Riding a camel to watch the sun set over Uluru was not my idea, but the kids really enjoyed it. You are seated 2 per camel, heavier to the back. the camels are connected to each other using nose pegs. The most dangerous part is when the camel stands up or goes to its knees, the angle of it's back gets pretty steep. Before the ride we learned about camels and after we had snacks, including smoked camel.
The magic of Uluru at sunrise made clear why the aborigines found it so special. I had seen pictures of the brightly colored rock but did not believe they were real until I saw it turn bright orange myself. Afterwards we were taken to visit some highlights including aboriginal paintings and told some of the stories of the area. Finally there was a stop at the Uluru Kata Tjuta Cultural Centre where you can see and buy some genuine artifacts.
We had a personal tour of Kata Tjuta as no one else had booked at that time. We got to walk up to a water hole in the Olgas and visited a lookout. the aborigines will not share the stories of the Olgas (they only share the children's version for Uluru), but they have told us that it is a sacred male place.
The evening starts at sunset where you can watch the sun set over both Uluru and Kata Tjuta at sunset, champagne in hand. A buffet dinner follows accompanied by a didgeridoo. After dinner an astronomer showed us the stars. The sky had been heavily overcast, but some holes cleared allowing us to see the Southern Cross and Alpha Centari. In total it was a very enjoyable evening, although ended a bite late considering how early we had started the day.
Our dinner companions were from Japan and Samantha broke the ice with them by discussing Sailor Moon.
A bus is available to take you into the park on your own . Leif and William took it to the base of the climb on our third day while Samantha and I relaxed at the resort.. When they arrived the climb was closed due to high winds at the summit so they walked around the base (9km). When they get back, around 3 hours later, the climb was open and William was anxious to ascend. Leif and William made it the first third of the way up the steep chain assisted section and another third of the way afterward. William decided it was time to go back down before they completed the walk when the wind started picking up again.
Click here to see our complete Uluru album
Click here to see our complete Kata Tjuta album
Our plane from Ayers Rock to Cairns was delayed 20 hours due to mechanical problems. We missed our rain forest Kurunda tour because of it. A very nice stewardess (Donna) suggests we hire a car in Port Douglas. and drive to Mossmon Gorge.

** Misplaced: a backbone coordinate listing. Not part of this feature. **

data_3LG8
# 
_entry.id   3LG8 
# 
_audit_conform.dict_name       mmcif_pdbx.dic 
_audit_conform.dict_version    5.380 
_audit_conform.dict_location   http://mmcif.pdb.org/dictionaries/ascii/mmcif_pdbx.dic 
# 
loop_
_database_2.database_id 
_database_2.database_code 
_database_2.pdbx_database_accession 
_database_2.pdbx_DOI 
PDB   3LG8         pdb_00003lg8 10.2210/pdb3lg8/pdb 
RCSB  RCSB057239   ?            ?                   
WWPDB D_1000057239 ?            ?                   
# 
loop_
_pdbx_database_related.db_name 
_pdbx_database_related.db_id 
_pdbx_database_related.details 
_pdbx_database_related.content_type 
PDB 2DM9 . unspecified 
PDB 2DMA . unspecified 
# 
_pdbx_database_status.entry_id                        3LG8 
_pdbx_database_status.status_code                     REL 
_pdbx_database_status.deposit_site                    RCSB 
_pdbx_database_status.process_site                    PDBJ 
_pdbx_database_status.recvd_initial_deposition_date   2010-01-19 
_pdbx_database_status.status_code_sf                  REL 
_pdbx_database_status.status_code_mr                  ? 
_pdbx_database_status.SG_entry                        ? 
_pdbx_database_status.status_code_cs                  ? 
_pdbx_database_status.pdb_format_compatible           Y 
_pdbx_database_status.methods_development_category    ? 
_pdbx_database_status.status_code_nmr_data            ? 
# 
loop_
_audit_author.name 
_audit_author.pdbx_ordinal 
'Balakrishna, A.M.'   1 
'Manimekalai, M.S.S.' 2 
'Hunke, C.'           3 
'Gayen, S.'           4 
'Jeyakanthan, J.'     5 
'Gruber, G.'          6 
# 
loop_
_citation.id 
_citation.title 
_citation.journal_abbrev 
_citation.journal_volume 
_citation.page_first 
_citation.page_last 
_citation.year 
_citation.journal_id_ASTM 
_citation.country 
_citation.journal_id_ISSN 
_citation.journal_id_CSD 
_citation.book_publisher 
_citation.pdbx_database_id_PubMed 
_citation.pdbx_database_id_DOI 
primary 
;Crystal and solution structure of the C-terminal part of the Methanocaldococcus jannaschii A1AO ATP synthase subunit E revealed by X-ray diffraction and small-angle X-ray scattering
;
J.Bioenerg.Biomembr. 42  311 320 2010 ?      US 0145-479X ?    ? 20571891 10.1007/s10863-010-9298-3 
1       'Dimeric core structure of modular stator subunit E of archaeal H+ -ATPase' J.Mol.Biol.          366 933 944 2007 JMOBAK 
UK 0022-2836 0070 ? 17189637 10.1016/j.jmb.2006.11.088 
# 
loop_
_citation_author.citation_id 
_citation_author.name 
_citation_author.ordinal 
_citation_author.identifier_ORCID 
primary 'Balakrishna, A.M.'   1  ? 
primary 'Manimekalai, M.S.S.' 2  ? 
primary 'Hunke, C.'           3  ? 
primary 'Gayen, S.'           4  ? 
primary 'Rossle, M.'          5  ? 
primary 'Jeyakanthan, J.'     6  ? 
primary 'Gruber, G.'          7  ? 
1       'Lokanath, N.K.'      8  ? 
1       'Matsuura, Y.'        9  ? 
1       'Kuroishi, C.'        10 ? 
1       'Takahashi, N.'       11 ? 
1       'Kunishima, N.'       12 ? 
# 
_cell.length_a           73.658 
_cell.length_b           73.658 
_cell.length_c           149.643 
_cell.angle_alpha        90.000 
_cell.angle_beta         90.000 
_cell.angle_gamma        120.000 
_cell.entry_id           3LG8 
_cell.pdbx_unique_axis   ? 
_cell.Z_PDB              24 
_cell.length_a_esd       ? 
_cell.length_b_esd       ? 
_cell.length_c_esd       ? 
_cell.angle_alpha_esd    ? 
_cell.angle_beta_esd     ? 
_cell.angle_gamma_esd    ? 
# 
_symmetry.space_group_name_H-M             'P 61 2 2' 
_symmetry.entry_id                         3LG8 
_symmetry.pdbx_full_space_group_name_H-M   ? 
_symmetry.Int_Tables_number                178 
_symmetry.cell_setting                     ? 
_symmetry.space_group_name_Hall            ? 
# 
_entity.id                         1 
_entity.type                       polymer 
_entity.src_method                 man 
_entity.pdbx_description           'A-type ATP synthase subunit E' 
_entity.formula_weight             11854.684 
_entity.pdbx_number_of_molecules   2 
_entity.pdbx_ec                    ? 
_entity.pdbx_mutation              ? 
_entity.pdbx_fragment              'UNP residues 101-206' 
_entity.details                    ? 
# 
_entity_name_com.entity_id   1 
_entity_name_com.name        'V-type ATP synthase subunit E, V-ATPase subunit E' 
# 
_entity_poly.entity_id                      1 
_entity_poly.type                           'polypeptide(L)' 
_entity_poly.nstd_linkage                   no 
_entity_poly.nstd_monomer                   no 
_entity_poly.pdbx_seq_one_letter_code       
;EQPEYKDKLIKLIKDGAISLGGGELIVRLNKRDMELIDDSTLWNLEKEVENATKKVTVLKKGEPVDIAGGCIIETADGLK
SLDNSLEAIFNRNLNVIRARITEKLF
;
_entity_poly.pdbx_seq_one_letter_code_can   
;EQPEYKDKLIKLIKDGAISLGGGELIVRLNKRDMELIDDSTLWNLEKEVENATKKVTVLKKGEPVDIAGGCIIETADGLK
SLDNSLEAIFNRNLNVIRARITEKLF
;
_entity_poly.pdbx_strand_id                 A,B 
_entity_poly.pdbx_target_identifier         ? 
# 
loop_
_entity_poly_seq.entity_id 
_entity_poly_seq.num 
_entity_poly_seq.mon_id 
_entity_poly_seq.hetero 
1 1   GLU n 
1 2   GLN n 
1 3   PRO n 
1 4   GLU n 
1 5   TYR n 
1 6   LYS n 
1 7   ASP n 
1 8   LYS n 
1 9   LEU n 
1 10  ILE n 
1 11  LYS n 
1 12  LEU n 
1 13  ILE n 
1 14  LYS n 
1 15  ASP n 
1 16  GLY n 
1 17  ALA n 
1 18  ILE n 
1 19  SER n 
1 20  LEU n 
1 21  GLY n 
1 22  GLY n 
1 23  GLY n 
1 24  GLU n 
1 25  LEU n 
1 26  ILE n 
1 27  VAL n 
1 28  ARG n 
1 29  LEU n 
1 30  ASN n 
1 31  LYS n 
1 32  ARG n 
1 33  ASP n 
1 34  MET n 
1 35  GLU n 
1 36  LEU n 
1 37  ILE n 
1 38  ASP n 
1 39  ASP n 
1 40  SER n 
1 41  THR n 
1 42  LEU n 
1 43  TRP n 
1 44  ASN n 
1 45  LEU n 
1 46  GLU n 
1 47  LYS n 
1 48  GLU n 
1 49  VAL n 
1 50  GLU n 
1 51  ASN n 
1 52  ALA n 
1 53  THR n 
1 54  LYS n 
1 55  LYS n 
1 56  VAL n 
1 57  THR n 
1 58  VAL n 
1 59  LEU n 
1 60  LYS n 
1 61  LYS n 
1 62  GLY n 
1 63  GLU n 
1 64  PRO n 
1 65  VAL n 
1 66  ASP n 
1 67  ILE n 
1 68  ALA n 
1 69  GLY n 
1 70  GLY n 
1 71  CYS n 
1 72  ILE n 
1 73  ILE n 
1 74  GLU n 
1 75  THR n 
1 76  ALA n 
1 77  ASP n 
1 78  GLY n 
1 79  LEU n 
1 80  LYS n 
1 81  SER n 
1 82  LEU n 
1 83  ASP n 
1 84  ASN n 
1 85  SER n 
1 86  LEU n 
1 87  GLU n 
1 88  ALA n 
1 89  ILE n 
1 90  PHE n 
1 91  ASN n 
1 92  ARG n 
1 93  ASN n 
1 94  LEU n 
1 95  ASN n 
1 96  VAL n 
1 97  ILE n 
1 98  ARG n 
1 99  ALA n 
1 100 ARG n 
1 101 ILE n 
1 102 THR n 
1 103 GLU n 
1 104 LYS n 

A nice, slightly energetic, stroll through the rainforest. This is not a tropical rainforest so it does not have the characteristics seen in Central American rainforests. The path had markers detailing information about the trees and plants such as what native animals ate or lived in them and how the Aborigines used them. We were told there was a swimming hole on the river but saw many signs warning about drowning hazards. The river was quite swift and contained many rapids and small waterfalls. The only animals we saw were birds, and we heard more than we saw.
We rode out to the reef on a high speed wave piercing catamaran operated by Quicksilver. Once we arrived on the reef platform we took the first semisubmersable tour. I hoped that this would give us some information about what we would see once we started snorkeling. Samantha, Leif and I all snorkeled for a while, William seemed afraid of the depth despite us agreeing to let him wear a life jacket. This was to his undoing later in Kaikoura when I would not let him swim with the dolphins. After a short time Samantha went off with the marine biologists for a tour outside our small roped off section of the reef. I finally got William in the water and dragged him around to see the fishes that swam within inches of us. Leif had the underwater camera.
Lunch was a cold buffet that consisted of king shrimp, ham, chicken, ziti, and a wide range of salads. We made a large plate for Samantha as the buffet would close by the time she returned. She ate everything except the cold pasta salad.
Click here to see our complete Port Douglas album.
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For daily by day synopsis of our trip visit
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copyright (c) 2000 Elizabeth Anderson. Pictures copyright (c) 2000 Elizabeth Anderson, Leif Stembol, Samantha Stembol, William Stembol. Video copyright (c) 2000 Cathy Rowsell, Samantha Stembol, William Stembol. Any copyrighted images appearing in photos or video are used with the permission of the copyright holder.